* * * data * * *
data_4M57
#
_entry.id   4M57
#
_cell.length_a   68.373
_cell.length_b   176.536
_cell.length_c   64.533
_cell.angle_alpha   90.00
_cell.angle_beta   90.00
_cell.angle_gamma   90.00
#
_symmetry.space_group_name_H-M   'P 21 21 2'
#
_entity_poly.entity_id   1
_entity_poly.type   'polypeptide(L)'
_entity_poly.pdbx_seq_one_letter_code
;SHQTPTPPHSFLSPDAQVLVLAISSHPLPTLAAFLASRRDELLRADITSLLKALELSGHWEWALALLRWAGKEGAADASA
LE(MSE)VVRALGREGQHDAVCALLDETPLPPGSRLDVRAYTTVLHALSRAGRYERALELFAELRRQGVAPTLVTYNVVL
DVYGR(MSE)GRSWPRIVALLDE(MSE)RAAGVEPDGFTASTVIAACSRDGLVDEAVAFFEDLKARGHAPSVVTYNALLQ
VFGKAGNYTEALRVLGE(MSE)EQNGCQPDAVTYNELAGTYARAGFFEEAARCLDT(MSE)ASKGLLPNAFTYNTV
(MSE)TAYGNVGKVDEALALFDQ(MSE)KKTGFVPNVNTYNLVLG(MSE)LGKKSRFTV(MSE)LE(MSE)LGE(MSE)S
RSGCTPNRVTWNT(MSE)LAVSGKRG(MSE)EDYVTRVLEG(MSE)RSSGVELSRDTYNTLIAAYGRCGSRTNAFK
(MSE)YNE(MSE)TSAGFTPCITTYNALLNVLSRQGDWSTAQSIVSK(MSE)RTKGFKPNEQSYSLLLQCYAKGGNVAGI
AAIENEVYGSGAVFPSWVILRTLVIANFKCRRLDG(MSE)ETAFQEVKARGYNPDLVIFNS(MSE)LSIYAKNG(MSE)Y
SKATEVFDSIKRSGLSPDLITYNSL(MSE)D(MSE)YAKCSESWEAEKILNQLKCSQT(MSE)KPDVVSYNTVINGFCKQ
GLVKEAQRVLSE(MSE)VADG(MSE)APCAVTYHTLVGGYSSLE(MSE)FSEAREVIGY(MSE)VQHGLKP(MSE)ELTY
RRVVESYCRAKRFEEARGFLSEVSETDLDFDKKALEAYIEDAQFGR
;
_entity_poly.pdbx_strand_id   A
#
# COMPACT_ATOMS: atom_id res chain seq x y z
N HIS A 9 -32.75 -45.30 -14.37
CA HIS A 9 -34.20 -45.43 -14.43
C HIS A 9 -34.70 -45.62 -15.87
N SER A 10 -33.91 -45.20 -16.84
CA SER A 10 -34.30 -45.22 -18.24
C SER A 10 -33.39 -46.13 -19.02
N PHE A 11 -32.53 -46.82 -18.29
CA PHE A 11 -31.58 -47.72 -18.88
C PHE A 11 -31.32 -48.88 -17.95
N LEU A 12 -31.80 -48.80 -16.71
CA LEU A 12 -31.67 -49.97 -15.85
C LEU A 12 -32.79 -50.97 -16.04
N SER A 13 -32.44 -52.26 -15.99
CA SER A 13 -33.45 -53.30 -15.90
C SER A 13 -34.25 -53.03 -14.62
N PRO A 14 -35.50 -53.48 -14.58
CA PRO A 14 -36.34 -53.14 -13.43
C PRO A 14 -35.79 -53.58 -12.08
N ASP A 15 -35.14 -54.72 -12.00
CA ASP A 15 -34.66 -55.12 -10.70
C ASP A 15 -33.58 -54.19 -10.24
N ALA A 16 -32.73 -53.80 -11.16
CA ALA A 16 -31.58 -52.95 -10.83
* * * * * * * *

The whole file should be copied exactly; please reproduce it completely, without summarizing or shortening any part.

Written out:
data_4M57
#
_entry.id   4M57
#
_cell.length_a   68.373
_cell.length_b   176.536
_cell.length_c   64.533
_cell.angle_alpha   90.00
_cell.angle_beta   90.00
_cell.angle_gamma   90.00
#
_symmetry.space_group_name_H-M   'P 21 21 2'
#
_entity_poly.entity_id   1
_entity_poly.type   'polypeptide(L)'
_entity_poly.pdbx_seq_one_letter_code
;SHQTPTPPHSFLSPDAQVLVLAISSHPLPTLAAFLASRRDELLRADITSLLKALELSGHWEWALALLRWAGKEGAADASA
LE(MSE)VVRALGREGQHDAVCALLDETPLPPGSRLDVRAYTTVLHALSRAGRYERALELFAELRRQGVAPTLVTYNVVL
DVYGR(MSE)GRSWPRIVALLDE(MSE)RAAGVEPDGFTASTVIAACSRDGLVDEAVAFFEDLKARGHAPSVVTYNALLQ
VFGKAGNYTEALRVLGE(MSE)EQNGCQPDAVTYNELAGTYARAGFFEEAARCLDT(MSE)ASKGLLPNAFTYNTV
(MSE)TAYGNVGKVDEALALFDQ(MSE)KKTGFVPNVNTYNLVLG(MSE)LGKKSRFTV(MSE)LE(MSE)LGE(MSE)S
RSGCTPNRVTWNT(MSE)LAVSGKRG(MSE)EDYVTRVLEG(MSE)RSSGVELSRDTYNTLIAAYGRCGSRTNAFK
(MSE)YNE(MSE)TSAGFTPCITTYNALLNVLSRQGDWSTAQSIVSK(MSE)RTKGFKPNEQSYSLLLQCYAKGGNVAGI
AAIENEVYGSGAVFPSWVILRTLVIANFKCRRLDG(MSE)ETAFQEVKARGYNPDLVIFNS(MSE)LSIYAKNG(MSE)Y
SKATEVFDSIKRSGLSPDLITYNSL(MSE)D(MSE)YAKCSESWEAEKILNQLKCSQT(MSE)KPDVVSYNTVINGFCKQ
GLVKEAQRVLSE(MSE)VADG(MSE)APCAVTYHTLVGGYSSLE(MSE)FSEAREVIGY(MSE)VQHGLKP(MSE)ELTY
RRVVESYCRAKRFEEARGFLSEVSETDLDFDKKALEAYIEDAQFGR
;
_entity_poly.pdbx_strand_id   A
#
# COMPACT_ATOMS: atom_id res chain seq x y z
N HIS A 9 -32.75 -45.30 -14.37
CA HIS A 9 -34.20 -45.43 -14.43
C HIS A 9 -34.70 -45.62 -15.87
N SER A 10 -33.91 -45.20 -16.84
CA SER A 10 -34.30 -45.22 -18.24
C SER A 10 -33.39 -46.13 -19.02
N PHE A 11 -32.53 -46.82 -18.29
CA PHE A 11 -31.58 -47.72 -18.88
C PHE A 11 -31.32 -48.88 -17.95
N LEU A 12 -31.80 -48.80 -16.71
CA LEU A 12 -31.67 -49.97 -15.85
C LEU A 12 -32.79 -50.97 -16.04
N SER A 13 -32.44 -52.26 -15.99
CA SER A 13 -33.45 -53.30 -15.90
C SER A 13 -34.25 -53.03 -14.62
N PRO A 14 -35.50 -53.48 -14.58
CA PRO A 14 -36.34 -53.14 -13.43
C PRO A 14 -35.79 -53.58 -12.08
N ASP A 15 -35.14 -54.72 -12.00
CA ASP A 15 -34.66 -55.12 -10.70
C ASP A 15 -33.58 -54.19 -10.24
N ALA A 16 -32.73 -53.80 -11.16
CA ALA A 16 -31.58 -52.95 -10.83